1. To feign; to write fiction. Vain now the tales which fabling poets tell. Prior.
  2. To tell falsehoods; as, he fables not. Shak.

FA'BLE, v.t.

To feign; to invent; to devise and speak of, as true or real. The hell thou fablest. Milton.


Fa"ble
  1. A Feigned story or tale, intended to instruct or amuse; a fictitious narration intended to enforce some useful truth or precept; an apologue. See the Note under Apologue.

    Jotham's fable of the trees is the oldest extant. Addison.

  2. To compose fables] hence, to write or speak fiction ; to write or utter what is not true.

    "He Fables not." Shak.

    Vain now the tales which fabling poets tell. Prior.

    He fables, yet speaks truth. M. Arnold.

  3. To feign; to invent; to devise, and speak of, as true or real; to tell of falsely.

    The hell thou fablest. Milton.

  4. The plot, story, or connected series of events, forming the subject of an epic or dramatic poem.

    The moral is the first business of the poet; this being formed, he contrives such a design or fable as may be most suitable to the moral. Dryden.

  5. Any story told to excite wonder; common talk; the theme of talk.

    "Old wives' fables. " 1 Tim. iv. 7.

    We grew
    The fable of the city where we dwelt.
    Tennyson.

  6. Fiction; untruth; falsehood.

    It would look like a fable to report that this gentleman gives away a great fortune by secret methods. Addison.

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Fable

FABLE, noun [Latin , Gr. The radical sense is that which is spoken or told.]

1. A feigned story or tale, intended to instruct or amuse; a fictitious narration intended to enforce some useful truth or precept.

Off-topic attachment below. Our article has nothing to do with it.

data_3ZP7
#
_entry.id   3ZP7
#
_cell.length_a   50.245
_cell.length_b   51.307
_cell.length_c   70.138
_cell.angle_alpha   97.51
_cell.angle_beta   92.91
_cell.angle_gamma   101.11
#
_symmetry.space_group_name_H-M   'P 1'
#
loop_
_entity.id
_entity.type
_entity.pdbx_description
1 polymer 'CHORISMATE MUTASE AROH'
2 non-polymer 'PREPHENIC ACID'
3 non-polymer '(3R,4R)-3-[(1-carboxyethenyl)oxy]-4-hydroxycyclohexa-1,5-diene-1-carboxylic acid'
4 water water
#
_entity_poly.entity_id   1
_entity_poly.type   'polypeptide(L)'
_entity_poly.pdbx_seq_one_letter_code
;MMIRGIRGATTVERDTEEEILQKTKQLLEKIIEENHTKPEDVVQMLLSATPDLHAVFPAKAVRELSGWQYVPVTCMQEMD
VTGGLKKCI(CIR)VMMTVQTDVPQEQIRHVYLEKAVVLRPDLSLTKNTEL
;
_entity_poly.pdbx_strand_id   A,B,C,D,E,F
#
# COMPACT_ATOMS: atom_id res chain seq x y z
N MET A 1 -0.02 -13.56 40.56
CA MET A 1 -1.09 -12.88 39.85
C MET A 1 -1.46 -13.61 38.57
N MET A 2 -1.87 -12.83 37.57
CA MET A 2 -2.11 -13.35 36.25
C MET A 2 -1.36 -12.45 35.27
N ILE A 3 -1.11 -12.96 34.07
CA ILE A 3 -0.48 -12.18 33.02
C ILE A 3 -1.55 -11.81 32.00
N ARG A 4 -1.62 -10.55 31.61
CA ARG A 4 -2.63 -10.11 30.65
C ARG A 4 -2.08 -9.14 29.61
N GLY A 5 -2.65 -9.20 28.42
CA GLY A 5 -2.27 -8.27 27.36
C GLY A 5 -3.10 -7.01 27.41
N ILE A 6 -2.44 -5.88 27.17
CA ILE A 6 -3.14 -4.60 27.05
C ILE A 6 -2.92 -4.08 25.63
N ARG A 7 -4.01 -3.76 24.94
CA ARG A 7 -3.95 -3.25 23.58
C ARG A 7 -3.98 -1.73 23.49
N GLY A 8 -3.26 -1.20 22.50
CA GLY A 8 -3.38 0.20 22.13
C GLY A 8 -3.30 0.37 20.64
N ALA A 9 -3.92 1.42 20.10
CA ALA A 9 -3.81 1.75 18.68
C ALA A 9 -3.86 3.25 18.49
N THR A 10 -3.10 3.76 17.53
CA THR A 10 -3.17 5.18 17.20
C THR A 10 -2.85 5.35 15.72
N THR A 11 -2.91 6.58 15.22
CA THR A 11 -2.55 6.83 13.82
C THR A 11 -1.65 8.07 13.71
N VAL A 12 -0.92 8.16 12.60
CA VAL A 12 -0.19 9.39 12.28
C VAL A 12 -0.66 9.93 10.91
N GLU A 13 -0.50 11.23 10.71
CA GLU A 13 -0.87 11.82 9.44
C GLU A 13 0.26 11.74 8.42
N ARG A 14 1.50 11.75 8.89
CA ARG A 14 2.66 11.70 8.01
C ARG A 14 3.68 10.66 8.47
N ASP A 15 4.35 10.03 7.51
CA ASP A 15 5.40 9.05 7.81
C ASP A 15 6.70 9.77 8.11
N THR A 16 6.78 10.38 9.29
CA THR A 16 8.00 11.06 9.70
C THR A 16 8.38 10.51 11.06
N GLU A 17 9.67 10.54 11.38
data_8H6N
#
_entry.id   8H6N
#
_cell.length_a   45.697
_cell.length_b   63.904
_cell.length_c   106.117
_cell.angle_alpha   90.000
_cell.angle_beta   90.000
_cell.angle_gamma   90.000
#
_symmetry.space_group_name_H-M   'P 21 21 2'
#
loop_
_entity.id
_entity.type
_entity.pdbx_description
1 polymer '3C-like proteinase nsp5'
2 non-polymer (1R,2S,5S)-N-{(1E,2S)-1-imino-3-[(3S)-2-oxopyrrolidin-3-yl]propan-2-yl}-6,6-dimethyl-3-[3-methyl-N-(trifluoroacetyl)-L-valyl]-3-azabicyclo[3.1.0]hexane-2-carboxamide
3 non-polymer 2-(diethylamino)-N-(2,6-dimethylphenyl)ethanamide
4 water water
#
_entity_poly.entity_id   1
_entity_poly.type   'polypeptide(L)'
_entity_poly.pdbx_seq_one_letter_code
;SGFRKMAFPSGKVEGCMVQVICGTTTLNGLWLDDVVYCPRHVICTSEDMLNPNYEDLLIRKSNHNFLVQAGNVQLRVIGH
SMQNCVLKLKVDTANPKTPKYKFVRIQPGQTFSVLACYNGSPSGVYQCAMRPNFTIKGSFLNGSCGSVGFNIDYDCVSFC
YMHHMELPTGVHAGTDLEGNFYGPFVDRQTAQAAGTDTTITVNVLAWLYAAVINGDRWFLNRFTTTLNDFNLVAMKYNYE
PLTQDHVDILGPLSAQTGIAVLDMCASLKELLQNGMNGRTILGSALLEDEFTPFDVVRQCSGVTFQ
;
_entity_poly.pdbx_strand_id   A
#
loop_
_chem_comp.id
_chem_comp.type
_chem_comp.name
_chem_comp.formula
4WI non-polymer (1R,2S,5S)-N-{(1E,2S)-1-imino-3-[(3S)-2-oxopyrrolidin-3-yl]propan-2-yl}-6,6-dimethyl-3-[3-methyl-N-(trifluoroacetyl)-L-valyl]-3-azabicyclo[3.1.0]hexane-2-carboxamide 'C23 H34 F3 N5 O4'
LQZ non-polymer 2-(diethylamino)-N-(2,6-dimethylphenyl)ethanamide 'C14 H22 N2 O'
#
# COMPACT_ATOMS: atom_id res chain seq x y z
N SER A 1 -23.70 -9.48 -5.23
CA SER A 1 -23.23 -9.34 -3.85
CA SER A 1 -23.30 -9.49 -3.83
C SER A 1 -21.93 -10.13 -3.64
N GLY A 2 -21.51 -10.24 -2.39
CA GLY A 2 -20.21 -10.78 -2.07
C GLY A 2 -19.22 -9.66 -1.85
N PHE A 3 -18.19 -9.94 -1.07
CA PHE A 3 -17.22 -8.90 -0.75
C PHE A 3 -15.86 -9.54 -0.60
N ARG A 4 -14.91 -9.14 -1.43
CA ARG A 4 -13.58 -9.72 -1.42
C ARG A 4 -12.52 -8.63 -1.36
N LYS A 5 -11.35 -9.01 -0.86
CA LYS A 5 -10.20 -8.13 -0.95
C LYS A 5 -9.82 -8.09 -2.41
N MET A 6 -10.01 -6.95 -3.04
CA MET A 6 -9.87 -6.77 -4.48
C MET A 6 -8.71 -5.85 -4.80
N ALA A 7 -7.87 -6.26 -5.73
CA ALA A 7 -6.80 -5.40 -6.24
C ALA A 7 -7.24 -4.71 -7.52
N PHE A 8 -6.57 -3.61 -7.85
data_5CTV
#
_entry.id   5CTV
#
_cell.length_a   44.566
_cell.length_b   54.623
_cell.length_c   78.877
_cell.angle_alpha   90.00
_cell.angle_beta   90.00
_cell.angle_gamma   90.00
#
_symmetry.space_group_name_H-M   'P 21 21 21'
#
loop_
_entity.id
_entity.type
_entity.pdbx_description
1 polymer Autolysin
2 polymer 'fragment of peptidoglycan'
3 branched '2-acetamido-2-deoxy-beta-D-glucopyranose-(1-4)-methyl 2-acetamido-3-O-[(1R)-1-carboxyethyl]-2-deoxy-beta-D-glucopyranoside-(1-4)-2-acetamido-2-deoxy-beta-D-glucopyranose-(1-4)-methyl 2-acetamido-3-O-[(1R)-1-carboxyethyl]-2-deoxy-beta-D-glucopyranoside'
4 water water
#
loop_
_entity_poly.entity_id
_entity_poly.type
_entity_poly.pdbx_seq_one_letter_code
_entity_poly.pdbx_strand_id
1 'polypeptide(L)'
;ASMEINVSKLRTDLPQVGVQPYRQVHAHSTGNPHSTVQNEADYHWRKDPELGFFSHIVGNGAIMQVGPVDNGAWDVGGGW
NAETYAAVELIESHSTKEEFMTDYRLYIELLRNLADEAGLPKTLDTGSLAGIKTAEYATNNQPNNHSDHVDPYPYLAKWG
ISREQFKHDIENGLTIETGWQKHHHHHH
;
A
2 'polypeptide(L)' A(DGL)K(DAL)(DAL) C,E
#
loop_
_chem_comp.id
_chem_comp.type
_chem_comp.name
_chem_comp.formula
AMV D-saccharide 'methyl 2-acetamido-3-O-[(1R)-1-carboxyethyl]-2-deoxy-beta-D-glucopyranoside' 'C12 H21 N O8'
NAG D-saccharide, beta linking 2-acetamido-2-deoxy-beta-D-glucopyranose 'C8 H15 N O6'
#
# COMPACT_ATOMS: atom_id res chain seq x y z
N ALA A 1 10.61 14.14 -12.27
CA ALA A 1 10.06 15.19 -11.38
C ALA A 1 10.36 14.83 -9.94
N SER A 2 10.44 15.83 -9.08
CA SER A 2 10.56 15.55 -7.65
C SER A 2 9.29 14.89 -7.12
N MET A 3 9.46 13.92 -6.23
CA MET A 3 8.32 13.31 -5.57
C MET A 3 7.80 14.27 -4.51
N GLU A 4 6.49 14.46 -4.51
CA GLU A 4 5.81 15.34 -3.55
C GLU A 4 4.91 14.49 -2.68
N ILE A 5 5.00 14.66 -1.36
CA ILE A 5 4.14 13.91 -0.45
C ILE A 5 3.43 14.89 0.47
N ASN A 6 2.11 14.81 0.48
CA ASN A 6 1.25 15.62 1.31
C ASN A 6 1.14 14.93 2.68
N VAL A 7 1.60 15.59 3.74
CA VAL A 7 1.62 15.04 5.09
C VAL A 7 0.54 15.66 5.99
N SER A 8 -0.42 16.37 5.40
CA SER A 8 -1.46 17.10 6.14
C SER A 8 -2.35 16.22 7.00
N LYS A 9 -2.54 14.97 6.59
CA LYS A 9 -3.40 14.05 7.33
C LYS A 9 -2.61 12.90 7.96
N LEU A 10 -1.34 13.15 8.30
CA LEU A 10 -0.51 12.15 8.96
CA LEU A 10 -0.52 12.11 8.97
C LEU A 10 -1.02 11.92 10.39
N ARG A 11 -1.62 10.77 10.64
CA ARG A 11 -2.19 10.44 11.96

Jothams fable of the trees is the oldest extant, and as beautiful as any made since.

2. Fiction in general; as, the story is all a fable

3. An idle story; vicious or vulgar fictions.

But refuse profane and old wives fables. 1 Timothy 4:7.

4. The plot, or connected series of events, in an epic or dramatic poem.

The moral is the first business of the poet; this being formed, he contrives such a design or fable as may be most suitable to the moral.

5. Falsehood; a softer term for a lie.

FABLE, verb intransitive

1. To feign; to write fiction.

Vain now the tales which fabling poets tell.

2. To tell falsehoods; as, he fables not.

FABLE, verb transitive To feign; to invent; to devise and speak of, as true or real.

The hell thou fablest.

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I don't like the simplistic definitions given in the "newer modern" dictionaries. I really appreciate the Biblical applications and verses given with each definition.

— Christy (Anderson, SC)

Word of the Day

importance

IMPORT'ANCE, n.

1. Weight; consequence; a bearing on some interest; that quality of any thing by which it may affect a measure, interest or result. The education of youth is of great importance to a free government. A religious education is of infinite importance to every human being.

2. Weight or consequence in the scale of being.

Thy own importance know.

Nor bound thy narrow views to things below.

3. Weight or consequence in self-estimation.

He believes himself a man of importance.

4. Thing implied; matter; subject; importunity. [In these senses, obsolete.]

Random Word

remanent

REM'ANENT, n. [L. remanens.] The part remaining. [Little used. It is contracted into remnant.]

REM'ANENT, a. Remaining. [little used.]

Noah's 1828 Dictionary